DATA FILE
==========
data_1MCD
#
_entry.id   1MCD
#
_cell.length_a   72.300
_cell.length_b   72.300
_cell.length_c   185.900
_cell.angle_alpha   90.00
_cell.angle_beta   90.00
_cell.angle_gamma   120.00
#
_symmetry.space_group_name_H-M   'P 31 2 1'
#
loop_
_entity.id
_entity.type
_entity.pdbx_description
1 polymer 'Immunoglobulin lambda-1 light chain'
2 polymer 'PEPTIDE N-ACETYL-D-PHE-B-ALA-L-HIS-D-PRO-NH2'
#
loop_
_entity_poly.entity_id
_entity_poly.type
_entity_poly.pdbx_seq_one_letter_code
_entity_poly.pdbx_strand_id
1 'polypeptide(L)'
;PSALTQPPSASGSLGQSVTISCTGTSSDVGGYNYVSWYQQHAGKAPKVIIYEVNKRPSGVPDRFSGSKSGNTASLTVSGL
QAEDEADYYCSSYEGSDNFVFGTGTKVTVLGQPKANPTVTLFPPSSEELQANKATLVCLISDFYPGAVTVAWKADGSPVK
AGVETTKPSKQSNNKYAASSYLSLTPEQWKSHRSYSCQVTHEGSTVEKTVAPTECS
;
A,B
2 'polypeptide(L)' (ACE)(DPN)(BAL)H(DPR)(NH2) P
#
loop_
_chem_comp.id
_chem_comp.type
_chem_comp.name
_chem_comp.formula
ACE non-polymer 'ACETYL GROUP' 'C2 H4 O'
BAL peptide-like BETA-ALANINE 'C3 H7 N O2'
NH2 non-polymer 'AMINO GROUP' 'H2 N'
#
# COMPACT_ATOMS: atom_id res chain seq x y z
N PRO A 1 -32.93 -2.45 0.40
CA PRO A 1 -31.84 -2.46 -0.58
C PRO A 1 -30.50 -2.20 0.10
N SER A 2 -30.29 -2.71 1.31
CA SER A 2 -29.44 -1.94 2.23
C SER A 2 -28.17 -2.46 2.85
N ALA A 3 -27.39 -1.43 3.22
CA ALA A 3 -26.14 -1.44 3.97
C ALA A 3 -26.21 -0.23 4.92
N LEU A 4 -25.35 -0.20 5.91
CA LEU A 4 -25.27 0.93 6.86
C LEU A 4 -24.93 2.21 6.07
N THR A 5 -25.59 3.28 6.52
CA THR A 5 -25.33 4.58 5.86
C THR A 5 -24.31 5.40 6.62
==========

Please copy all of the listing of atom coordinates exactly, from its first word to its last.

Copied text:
data_1MCD
#
_entry.id   1MCD
#
_cell.length_a   72.300
_cell.length_b   72.300
_cell.length_c   185.900
_cell.angle_alpha   90.00
_cell.angle_beta   90.00
_cell.angle_gamma   120.00
#
_symmetry.space_group_name_H-M   'P 31 2 1'
#
loop_
_entity.id
_entity.type
_entity.pdbx_description
1 polymer 'Immunoglobulin lambda-1 light chain'
2 polymer 'PEPTIDE N-ACETYL-D-PHE-B-ALA-L-HIS-D-PRO-NH2'
#
loop_
_entity_poly.entity_id
_entity_poly.type
_entity_poly.pdbx_seq_one_letter_code
_entity_poly.pdbx_strand_id
1 'polypeptide(L)'
;PSALTQPPSASGSLGQSVTISCTGTSSDVGGYNYVSWYQQHAGKAPKVIIYEVNKRPSGVPDRFSGSKSGNTASLTVSGL
QAEDEADYYCSSYEGSDNFVFGTGTKVTVLGQPKANPTVTLFPPSSEELQANKATLVCLISDFYPGAVTVAWKADGSPVK
AGVETTKPSKQSNNKYAASSYLSLTPEQWKSHRSYSCQVTHEGSTVEKTVAPTECS
;
A,B
2 'polypeptide(L)' (ACE)(DPN)(BAL)H(DPR)(NH2) P
#
loop_
_chem_comp.id
_chem_comp.type
_chem_comp.name
_chem_comp.formula
ACE non-polymer 'ACETYL GROUP' 'C2 H4 O'
BAL peptide-like BETA-ALANINE 'C3 H7 N O2'
NH2 non-polymer 'AMINO GROUP' 'H2 N'
#
# COMPACT_ATOMS: atom_id res chain seq x y z
N PRO A 1 -32.93 -2.45 0.40
CA PRO A 1 -31.84 -2.46 -0.58
C PRO A 1 -30.50 -2.20 0.10
N SER A 2 -30.29 -2.71 1.31
CA SER A 2 -29.44 -1.94 2.23
C SER A 2 -28.17 -2.46 2.85
N ALA A 3 -27.39 -1.43 3.22
CA ALA A 3 -26.14 -1.44 3.97
C ALA A 3 -26.21 -0.23 4.92
N LEU A 4 -25.35 -0.20 5.91
CA LEU A 4 -25.27 0.93 6.86
C LEU A 4 -24.93 2.21 6.07
N THR A 5 -25.59 3.28 6.52
CA THR A 5 -25.33 4.58 5.86
C THR A 5 -24.31 5.40 6.62